Sleeping Dragon? That sounds more like a yoga pose than a restraint technique. Either way, I’d want to be far, far away when the dragon wakes up.

“Let law enforcement do their job,” she warned her colleagues.

aub3.jpg
“I did learn some SWAT techniques if we’re rushed by little girls again.”

“One final thing,” the mayor added. “Last month there were some comments made at the study session about actions taken to exclude council members from meetings and events.”

She gazed out sternly while addressing no one in particular. “Our staff goes above and beyond for EVERYONE. There is NO place in this council chambers for campaigning and I hope we can focus on the work of the city.”

With that cryptic message, the meeting ended. Hopefully, the offending party knows to stay in line–or else they might end up in Sleeping Dragon position.

Interview #52: Raleigh, NC Councilor Corey Branch (with podcast)

This podcast interview is available on iTunesStitcherPlayer FM, and right here:

Corey Branch is in his first term on the Raleigh city council and there is one simple thing that he’d like to receive at a council meeting. (Much to my chagrin, it’s not a flamethrower.) Plus, we talk about how you have to acknowledge criticism from citizens and move past it.

Q: Other than grievances, what have people given you at council meetings?

A: Handouts, shirts, mugs are the main things we’ve seen. Little pinwheels we’ve received for child abuse prevention. Those–

Q: I don’t see the connection there.

A: Yeah, they’re pink pinwheels. It’s a symbol for that. I couldn’t tell you how it started.

Q: Well, obviously you remember what the pinwheel was for, so it did its job. But if you could receive anything for free at a council meeting, what would you want it to be?

A: A thank-you. That for me, honestly, means so much because I know the time that me and my peers put in to serve. Sometimes it’s just good to hear that it’s appreciated because we hear a lot of what we’re doing wrong. It’s just good to hear someone say thank you.

Q: Mmm. I would have chosen those novelty glasses that you put on and it looks like your eyes are open but secretly you can sleep behind them, you know?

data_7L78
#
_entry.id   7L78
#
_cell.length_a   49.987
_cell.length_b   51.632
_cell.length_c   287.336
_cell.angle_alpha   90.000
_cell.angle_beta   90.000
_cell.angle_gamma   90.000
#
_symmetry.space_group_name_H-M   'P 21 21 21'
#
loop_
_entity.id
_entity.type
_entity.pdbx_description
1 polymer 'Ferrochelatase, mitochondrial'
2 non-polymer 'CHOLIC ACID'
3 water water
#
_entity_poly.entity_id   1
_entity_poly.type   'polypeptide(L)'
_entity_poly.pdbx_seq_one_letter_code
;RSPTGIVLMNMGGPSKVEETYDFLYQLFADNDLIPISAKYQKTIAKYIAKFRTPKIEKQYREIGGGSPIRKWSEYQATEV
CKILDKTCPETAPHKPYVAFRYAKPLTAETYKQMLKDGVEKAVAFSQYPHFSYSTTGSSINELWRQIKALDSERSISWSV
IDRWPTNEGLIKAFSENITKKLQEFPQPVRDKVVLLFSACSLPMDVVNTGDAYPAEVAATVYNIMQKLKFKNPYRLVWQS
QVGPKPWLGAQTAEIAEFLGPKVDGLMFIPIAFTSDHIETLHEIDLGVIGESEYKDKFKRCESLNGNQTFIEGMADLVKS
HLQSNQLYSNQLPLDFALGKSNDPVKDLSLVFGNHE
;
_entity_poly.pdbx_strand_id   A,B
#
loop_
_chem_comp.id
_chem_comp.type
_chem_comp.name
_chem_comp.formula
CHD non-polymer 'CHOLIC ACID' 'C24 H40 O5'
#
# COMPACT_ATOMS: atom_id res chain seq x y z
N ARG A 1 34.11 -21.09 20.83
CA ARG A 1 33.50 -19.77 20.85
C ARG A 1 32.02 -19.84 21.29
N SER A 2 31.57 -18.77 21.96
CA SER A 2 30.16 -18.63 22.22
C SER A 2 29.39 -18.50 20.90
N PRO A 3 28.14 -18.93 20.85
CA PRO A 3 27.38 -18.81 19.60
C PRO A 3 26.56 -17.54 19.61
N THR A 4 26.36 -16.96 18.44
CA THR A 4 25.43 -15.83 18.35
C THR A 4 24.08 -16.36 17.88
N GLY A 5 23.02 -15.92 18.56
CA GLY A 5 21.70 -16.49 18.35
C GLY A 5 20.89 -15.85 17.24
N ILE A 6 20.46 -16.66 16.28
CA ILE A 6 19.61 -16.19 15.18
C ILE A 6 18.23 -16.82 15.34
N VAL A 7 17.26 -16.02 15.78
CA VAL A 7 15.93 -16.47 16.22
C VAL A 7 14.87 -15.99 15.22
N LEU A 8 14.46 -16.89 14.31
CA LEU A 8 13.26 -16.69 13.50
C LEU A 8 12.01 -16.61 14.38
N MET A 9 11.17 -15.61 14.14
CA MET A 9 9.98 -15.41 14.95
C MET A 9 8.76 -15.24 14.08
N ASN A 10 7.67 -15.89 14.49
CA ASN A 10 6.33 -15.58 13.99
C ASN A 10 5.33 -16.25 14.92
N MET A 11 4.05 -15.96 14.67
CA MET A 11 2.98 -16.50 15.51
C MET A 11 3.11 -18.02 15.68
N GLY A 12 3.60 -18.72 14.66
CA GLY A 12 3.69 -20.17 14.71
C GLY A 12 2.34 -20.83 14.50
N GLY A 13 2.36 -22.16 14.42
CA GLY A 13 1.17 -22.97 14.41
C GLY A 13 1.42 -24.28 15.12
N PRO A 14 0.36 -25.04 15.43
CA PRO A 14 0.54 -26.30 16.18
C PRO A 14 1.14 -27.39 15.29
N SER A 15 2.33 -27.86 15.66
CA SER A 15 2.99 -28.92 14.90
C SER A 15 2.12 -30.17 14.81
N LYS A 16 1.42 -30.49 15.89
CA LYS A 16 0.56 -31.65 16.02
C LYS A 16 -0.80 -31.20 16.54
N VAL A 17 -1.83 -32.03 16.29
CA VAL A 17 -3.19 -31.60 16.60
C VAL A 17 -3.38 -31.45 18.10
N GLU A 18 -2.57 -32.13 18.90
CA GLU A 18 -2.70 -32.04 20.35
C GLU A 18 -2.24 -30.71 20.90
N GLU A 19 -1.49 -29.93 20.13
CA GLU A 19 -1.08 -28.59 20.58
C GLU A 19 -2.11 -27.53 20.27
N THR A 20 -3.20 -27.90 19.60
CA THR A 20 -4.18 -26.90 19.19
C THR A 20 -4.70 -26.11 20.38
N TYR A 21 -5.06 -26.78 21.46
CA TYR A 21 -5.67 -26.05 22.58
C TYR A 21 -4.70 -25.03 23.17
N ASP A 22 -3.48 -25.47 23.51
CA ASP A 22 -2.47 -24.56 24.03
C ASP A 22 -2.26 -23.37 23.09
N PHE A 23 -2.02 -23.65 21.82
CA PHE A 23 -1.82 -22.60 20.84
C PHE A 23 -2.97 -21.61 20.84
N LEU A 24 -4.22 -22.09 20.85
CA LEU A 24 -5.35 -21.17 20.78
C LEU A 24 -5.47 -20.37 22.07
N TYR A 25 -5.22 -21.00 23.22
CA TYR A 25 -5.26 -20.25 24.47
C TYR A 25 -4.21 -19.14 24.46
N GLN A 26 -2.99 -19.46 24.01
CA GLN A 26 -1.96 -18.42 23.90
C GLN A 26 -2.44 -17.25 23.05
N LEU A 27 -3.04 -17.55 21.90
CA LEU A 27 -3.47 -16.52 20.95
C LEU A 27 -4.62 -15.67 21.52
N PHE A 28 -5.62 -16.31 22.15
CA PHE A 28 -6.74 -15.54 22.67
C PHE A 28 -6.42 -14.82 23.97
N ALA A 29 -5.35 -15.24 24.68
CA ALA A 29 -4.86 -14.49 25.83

A: I know exactly the ones you’re talking about!

Q: Yeah, well that’s what I would have chosen anyway. That or a flamethrower.

corey.jpg
Raleigh, NC Councilor Corey Branch

When public commenters bring up the issue of race or refer to the other council members as “white folks,” do you feel they are excluding you? Or are they not speaking so much about “black v. white,” but really “citizens v. people in power?”

A: I think it’s a mix of both. People’s experiences play a major role in how they interact and how they may see things or express things. As for me, do I feel they’re talking to me or excluding me? I can’t speak for them. I just know every day for the last 39.5 years when I wake up, I’ve been a man of color.

Q: I don’t want to be the white guy who does this, but I watched an episode of Blackish recently, and–

A: [Chuckles]

Q: I know how this is coming across right now! But the father explains to the son about “the nod,” where if two black men walk past each other, they nod in acknowledgment. Do you get the sense that when people speak to the council, they telegraph to you, “hey, YOU should at least be on my side?”

A: Um, yes. I have to look at the situation, what’s going on. I’m fortunate that I can bring in some experiences that other council members have not [had]. If I feel there is a lack of equity, I need to be a voice. Speaking out may not be directly from that table. It may be a sidebar conversation.

Q: If someone was criticizing me because I was “white folks” or…or anything, “young people,” “left-handed people,” I would get defensive and tune them out.

A: I hear it and acknowledge it. We have to act like adults. That’s why earlier when you asked me what I wanted, I said a thank-you for these very reasons we’re talking about here.


Follow Councilor Corey Branch on Twitter: @Corey4DistrictC

#111: Sioux Falls, SD 6/13/17

When you think of South Dakota, you picture the lineup of four presidents gazing out from a mountainside. But after watching the Sioux Falls city council meeting, I’ll always picture the lineup of provocative public commenters!

“I’m a retired lawyer and full-time writer of nonfiction books,” announced a gray-haired man sporting a white Wilford Brimley moustache. “I want to talk about Senator R.F. Pettigrew. What would he think of his creation today?”

The commenter then traced a mesmerizing biographical journey through the life of Sioux Falls’s version of George Washington.